Several years ago, back when we were doing the 5pm Sunday night service, I prepared a sermon series on the gifts the Wise Men gave to baby Jesus. You see, I only preached three of the four Sundays of Advent, because the 4th one was usually a music event like we had last Sunday night with our choirs. When I thought three, I thought of the gifts.
I was surprised to find that all three gifts – gold, frankincense, and myrrh – are found in the same chapter of the Old Testament – Exodus 30. Now this is my own exegetical work, and not something I read from some Bible scholar, so it makes me a little nervous to assert it with confidence. It has become though an important part of my understanding of the Wise Men, and a way of understanding what the story of Jesus’ birth is all about.
In this section of Exodus, the people are being given instructions for the building of the tabernacle – the “tent of meeting,” the dwelling place of God. While they are a nomadic nation it is a tent structure that they are to take with them, and will become the template for the designing and building of the Temple later when they settle in the Promised Land of Jerusalem.
Gold – In verses 1-10 of chapter 30, the people are given instruction for building an altar of incense. This is a block structure that is to be made of acacia wood overladen with GOLD. The instructions then continue to say that the altar of incense is to be placed right in front of the place where the ark of the covenant is to be placed – or in other words, right in front of the throne of God.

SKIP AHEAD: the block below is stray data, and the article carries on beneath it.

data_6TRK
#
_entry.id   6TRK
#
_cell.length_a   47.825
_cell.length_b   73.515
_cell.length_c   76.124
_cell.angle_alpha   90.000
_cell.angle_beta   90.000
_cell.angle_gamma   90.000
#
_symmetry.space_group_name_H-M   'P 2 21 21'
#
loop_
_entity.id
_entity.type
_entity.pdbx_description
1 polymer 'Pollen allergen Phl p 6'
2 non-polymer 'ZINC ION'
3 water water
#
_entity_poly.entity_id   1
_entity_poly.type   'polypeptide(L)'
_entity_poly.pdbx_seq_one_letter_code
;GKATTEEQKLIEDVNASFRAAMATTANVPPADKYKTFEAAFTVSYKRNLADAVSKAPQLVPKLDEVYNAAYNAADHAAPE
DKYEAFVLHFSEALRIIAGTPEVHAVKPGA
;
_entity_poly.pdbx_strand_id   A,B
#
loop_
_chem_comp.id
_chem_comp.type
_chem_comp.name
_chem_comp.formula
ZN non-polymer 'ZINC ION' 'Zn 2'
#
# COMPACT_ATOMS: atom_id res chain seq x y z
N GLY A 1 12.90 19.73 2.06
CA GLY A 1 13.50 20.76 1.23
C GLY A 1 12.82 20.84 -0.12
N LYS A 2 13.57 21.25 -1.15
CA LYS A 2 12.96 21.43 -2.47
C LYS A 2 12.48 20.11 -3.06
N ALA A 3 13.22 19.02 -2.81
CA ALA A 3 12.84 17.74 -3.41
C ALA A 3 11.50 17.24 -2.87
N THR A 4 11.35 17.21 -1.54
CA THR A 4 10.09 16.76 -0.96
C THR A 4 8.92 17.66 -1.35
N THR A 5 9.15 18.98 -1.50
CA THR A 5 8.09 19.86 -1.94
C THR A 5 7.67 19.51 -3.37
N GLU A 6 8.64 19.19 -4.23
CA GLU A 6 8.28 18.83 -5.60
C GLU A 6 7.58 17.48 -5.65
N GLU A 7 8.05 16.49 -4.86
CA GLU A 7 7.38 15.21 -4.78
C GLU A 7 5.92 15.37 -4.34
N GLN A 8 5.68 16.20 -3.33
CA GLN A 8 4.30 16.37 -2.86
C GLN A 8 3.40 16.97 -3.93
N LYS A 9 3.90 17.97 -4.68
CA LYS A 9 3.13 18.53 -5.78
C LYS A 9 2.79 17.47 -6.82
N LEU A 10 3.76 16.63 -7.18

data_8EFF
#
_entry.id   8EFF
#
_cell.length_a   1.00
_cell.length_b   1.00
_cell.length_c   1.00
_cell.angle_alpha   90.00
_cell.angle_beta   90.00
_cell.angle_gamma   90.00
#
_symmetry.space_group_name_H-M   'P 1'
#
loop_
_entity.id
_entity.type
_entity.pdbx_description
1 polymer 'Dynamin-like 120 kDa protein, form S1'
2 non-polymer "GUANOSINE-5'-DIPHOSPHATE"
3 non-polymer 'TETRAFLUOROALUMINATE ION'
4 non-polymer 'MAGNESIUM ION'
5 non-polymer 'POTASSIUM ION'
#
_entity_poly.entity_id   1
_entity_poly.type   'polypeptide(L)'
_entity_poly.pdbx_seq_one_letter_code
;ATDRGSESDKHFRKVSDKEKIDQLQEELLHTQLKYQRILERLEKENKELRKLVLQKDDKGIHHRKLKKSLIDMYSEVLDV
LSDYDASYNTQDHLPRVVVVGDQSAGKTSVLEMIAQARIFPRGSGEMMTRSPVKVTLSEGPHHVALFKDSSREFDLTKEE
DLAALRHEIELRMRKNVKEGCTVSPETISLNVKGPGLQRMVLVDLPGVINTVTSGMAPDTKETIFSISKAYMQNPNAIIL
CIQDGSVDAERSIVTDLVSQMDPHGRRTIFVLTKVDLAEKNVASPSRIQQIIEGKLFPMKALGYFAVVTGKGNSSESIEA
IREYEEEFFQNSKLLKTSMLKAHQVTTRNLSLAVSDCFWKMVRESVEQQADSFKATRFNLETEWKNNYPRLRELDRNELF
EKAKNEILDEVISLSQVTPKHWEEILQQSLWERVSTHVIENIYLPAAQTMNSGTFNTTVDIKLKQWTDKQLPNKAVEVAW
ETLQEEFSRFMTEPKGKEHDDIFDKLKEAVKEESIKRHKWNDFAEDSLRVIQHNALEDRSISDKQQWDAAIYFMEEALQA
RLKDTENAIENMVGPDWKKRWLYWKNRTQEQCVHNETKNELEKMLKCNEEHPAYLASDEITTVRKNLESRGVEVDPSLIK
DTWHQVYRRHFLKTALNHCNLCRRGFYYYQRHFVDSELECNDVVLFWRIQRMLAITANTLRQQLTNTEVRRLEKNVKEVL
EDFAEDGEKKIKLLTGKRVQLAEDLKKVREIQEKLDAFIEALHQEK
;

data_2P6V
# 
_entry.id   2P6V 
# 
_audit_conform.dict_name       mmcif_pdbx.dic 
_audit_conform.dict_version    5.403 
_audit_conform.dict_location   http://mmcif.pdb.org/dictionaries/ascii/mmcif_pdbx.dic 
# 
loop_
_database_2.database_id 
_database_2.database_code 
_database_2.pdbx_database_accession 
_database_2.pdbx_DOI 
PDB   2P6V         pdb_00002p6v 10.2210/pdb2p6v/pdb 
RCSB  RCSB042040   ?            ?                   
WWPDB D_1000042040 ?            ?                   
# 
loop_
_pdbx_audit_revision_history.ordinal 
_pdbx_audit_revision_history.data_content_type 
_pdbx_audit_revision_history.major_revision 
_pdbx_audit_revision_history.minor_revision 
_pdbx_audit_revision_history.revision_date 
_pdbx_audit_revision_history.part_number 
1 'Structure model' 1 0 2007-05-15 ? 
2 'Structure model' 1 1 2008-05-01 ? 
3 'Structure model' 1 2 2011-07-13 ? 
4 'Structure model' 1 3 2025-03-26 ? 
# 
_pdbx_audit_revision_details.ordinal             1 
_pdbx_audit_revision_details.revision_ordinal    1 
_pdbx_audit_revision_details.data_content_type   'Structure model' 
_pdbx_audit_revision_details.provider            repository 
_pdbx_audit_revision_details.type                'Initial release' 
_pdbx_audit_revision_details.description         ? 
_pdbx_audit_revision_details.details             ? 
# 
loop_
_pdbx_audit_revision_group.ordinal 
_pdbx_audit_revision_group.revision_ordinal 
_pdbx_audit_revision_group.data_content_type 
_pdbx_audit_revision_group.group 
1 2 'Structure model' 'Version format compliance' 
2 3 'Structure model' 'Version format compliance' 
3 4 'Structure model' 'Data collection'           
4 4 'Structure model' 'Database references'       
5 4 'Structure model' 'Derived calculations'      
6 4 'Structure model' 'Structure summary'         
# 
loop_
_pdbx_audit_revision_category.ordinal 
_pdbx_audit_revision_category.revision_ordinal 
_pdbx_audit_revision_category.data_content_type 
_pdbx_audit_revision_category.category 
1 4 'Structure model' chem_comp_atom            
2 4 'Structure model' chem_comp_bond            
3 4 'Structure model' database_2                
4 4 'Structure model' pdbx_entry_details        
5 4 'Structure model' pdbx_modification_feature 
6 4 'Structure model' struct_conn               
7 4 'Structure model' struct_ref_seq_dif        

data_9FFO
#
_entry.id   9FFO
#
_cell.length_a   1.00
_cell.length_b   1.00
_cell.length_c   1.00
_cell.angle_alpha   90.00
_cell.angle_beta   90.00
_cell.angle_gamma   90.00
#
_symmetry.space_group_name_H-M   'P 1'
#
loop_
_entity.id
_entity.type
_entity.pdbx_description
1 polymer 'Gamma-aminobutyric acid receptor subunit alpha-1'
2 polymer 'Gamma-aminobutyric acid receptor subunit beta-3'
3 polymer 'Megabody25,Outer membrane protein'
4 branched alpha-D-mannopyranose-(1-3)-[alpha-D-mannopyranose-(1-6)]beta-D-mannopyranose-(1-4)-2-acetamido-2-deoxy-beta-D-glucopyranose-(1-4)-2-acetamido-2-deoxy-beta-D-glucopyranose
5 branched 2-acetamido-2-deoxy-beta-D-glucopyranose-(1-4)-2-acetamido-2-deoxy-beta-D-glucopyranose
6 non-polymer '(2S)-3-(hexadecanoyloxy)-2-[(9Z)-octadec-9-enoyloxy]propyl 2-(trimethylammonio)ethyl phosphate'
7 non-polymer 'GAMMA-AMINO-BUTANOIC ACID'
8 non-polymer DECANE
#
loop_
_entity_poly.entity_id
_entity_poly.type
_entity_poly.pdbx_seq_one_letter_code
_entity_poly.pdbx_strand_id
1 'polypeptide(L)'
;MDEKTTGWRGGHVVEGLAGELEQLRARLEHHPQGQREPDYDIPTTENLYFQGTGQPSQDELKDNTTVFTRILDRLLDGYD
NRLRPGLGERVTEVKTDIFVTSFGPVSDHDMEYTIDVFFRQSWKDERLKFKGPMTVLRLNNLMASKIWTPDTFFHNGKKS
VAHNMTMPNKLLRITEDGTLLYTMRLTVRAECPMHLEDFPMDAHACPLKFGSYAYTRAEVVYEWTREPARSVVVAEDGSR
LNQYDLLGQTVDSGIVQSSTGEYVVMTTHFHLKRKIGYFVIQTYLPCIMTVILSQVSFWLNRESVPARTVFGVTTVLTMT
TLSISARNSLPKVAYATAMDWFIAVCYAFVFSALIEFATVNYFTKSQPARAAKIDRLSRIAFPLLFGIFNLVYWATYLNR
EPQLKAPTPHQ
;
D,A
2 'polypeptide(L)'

Myrrh – Later in the chapter, beginning at verse 22, the people receive the recipe for the anointing oil. The primary ingredient of the anointing oil is myrrh:
Take the finest spices: of liquid myrrh five hundred shekels, and of sweet-smelling cinnamon half as much, that is, two hundred fifty, and two hundred fifty of aromatic cane, and five hundred of cassia—measured by the sanctuary shekel—and a hin of olive oil; and you shall make of these a sacred anointing oil blended as by the perfumer; it shall be a holy anointing oil. With it you shall anoint the tent of meeting and the ark of the covenant, and the table and all its utensils, and the lampstand and its utensils, and the altar of incense, and the altar of burnt offering with all its utensils, and the basin with its stand; you shall consecrate them, so that they may be most holy; whatever touches them will become holy. You shall anoint Aaron and his sons, and consecrate them, in order that they may serve me as priests. (Ex 30:23-30)